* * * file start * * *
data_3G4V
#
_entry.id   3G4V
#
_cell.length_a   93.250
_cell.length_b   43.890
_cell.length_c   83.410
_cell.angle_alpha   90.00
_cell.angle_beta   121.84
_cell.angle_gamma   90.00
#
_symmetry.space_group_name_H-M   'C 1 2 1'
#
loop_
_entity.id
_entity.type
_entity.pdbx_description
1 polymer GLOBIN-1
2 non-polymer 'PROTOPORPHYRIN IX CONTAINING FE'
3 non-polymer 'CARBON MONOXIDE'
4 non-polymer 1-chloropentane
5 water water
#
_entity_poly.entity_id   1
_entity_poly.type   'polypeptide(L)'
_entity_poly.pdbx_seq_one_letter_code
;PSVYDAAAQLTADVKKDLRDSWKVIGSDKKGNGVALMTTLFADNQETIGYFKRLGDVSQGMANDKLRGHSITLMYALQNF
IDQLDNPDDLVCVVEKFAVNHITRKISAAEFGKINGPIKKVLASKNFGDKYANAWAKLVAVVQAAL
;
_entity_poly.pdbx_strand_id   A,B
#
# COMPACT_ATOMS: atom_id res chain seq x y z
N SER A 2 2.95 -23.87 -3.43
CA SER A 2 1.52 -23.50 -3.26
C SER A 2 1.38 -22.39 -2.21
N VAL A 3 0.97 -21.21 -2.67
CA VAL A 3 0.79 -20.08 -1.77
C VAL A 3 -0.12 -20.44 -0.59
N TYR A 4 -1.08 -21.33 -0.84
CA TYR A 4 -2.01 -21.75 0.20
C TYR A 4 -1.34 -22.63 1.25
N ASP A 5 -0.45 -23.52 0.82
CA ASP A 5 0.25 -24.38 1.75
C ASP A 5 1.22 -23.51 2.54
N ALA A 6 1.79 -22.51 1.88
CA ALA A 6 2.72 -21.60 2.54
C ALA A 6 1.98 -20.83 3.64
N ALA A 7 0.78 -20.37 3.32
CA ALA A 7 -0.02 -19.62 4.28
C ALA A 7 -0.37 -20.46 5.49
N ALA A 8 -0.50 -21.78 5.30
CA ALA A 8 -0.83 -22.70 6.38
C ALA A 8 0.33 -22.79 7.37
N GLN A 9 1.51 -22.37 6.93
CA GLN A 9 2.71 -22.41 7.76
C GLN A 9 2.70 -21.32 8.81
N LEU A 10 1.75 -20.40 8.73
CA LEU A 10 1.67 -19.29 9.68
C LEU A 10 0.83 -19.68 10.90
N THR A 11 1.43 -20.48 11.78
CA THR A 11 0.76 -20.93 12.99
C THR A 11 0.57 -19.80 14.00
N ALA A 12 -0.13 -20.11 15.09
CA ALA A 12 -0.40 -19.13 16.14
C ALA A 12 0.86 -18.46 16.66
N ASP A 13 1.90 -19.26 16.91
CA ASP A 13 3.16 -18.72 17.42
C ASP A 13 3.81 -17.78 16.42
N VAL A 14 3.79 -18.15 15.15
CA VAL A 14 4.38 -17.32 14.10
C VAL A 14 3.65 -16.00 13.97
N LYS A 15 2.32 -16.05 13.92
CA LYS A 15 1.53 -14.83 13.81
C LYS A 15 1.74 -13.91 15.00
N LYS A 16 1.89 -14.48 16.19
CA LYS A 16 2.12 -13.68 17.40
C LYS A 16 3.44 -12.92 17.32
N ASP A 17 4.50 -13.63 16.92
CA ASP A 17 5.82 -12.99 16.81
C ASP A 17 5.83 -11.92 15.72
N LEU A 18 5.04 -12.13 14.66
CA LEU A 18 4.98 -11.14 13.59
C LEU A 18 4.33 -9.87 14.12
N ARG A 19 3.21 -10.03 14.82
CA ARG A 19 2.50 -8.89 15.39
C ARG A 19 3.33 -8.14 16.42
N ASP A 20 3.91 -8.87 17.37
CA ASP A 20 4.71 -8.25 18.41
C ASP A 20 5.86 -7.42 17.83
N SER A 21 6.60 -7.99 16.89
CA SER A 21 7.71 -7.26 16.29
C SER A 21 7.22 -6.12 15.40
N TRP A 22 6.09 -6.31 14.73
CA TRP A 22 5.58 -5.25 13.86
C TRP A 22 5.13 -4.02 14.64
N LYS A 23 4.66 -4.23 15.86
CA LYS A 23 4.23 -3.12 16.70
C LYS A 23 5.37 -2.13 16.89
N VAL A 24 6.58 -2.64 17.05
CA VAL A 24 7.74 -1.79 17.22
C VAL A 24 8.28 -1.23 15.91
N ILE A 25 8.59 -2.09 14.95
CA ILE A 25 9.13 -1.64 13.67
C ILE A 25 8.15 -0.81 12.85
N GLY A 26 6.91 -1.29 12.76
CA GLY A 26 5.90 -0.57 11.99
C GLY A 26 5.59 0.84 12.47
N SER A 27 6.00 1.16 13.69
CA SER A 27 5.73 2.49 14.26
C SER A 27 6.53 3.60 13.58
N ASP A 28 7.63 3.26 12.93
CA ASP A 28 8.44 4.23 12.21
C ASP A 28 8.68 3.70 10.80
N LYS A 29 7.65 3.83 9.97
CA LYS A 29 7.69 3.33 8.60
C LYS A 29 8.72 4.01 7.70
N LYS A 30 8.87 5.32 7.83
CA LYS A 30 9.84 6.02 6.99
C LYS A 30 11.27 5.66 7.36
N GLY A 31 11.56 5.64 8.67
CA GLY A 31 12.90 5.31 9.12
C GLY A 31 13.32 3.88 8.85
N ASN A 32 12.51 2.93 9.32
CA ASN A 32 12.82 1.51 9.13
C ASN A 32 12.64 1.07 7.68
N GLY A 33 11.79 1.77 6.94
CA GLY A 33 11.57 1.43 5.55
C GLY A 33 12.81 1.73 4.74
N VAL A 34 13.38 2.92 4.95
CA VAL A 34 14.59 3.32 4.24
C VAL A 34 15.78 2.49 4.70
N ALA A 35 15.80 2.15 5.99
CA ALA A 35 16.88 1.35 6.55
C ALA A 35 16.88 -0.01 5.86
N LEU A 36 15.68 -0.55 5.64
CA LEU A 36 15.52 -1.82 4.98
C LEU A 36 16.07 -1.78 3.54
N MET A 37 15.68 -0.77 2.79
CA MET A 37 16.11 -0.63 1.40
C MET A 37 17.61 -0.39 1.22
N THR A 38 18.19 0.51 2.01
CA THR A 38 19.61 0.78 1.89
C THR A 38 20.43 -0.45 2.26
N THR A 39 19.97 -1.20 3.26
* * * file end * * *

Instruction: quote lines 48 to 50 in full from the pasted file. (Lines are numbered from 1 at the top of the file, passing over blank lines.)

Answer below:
N ALA A 7 0.78 -20.37 3.32
CA ALA A 7 -0.02 -19.62 4.28
C ALA A 7 -0.37 -20.46 5.49